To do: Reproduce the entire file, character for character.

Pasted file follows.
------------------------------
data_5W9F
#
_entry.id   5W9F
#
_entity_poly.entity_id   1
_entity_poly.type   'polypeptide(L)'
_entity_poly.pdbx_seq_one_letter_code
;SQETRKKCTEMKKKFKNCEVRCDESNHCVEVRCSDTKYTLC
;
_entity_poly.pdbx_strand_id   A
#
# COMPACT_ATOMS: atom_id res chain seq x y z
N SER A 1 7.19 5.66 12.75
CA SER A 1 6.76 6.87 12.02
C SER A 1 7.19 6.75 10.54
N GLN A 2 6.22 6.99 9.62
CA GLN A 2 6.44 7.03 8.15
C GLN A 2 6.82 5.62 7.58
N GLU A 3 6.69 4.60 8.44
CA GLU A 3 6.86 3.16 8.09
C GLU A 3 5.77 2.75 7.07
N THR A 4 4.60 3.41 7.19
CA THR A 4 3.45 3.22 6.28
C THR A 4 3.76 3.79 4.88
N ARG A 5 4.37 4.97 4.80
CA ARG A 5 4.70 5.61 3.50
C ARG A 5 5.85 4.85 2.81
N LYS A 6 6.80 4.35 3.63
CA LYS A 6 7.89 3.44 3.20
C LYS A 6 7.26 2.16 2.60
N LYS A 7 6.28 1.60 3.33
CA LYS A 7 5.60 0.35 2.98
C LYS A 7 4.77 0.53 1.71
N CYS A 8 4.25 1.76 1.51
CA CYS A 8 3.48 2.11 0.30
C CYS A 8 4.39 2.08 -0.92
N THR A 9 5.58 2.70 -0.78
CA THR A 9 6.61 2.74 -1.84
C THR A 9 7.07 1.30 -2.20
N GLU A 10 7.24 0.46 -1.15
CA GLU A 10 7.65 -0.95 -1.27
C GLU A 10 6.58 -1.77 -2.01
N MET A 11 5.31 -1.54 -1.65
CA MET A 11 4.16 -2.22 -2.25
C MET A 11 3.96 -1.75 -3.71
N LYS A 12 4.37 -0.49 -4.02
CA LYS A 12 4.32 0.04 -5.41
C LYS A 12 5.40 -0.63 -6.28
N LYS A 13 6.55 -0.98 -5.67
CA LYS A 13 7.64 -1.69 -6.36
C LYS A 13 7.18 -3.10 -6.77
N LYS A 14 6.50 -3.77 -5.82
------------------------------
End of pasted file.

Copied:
data_5W9F
#
_entry.id   5W9F
#
_entity_poly.entity_id   1
_entity_poly.type   'polypeptide(L)'
_entity_poly.pdbx_seq_one_letter_code
;SQETRKKCTEMKKKFKNCEVRCDESNHCVEVRCSDTKYTLC
;
_entity_poly.pdbx_strand_id   A
#
# COMPACT_ATOMS: atom_id res chain seq x y z
N SER A 1 7.19 5.66 12.75
CA SER A 1 6.76 6.87 12.02
C SER A 1 7.19 6.75 10.54
N GLN A 2 6.22 6.99 9.62
CA GLN A 2 6.44 7.03 8.15
C GLN A 2 6.82 5.62 7.58
N GLU A 3 6.69 4.60 8.44
CA GLU A 3 6.86 3.16 8.09
C GLU A 3 5.77 2.75 7.07
N THR A 4 4.60 3.41 7.19
CA THR A 4 3.45 3.22 6.28
C THR A 4 3.76 3.79 4.88
N ARG A 5 4.37 4.97 4.80
CA ARG A 5 4.70 5.61 3.50
C ARG A 5 5.85 4.85 2.81
N LYS A 6 6.80 4.35 3.63
CA LYS A 6 7.89 3.44 3.20
C LYS A 6 7.26 2.16 2.60
N LYS A 7 6.28 1.60 3.33
CA LYS A 7 5.60 0.35 2.98
C LYS A 7 4.77 0.53 1.71
N CYS A 8 4.25 1.76 1.51
CA CYS A 8 3.48 2.11 0.30
C CYS A 8 4.39 2.08 -0.92
N THR A 9 5.58 2.70 -0.78
CA THR A 9 6.61 2.74 -1.84
C THR A 9 7.07 1.30 -2.20
N GLU A 10 7.24 0.46 -1.15
CA GLU A 10 7.65 -0.95 -1.27
C GLU A 10 6.58 -1.77 -2.01
N MET A 11 5.31 -1.54 -1.65
CA MET A 11 4.16 -2.22 -2.25
C MET A 11 3.96 -1.75 -3.71
N LYS A 12 4.37 -0.49 -4.02
CA LYS A 12 4.32 0.04 -5.41
C LYS A 12 5.40 -0.63 -6.28
N LYS A 13 6.55 -0.98 -5.67
CA LYS A 13 7.64 -1.69 -6.36
C LYS A 13 7.18 -3.10 -6.77
N LYS A 14 6.50 -3.77 -5.82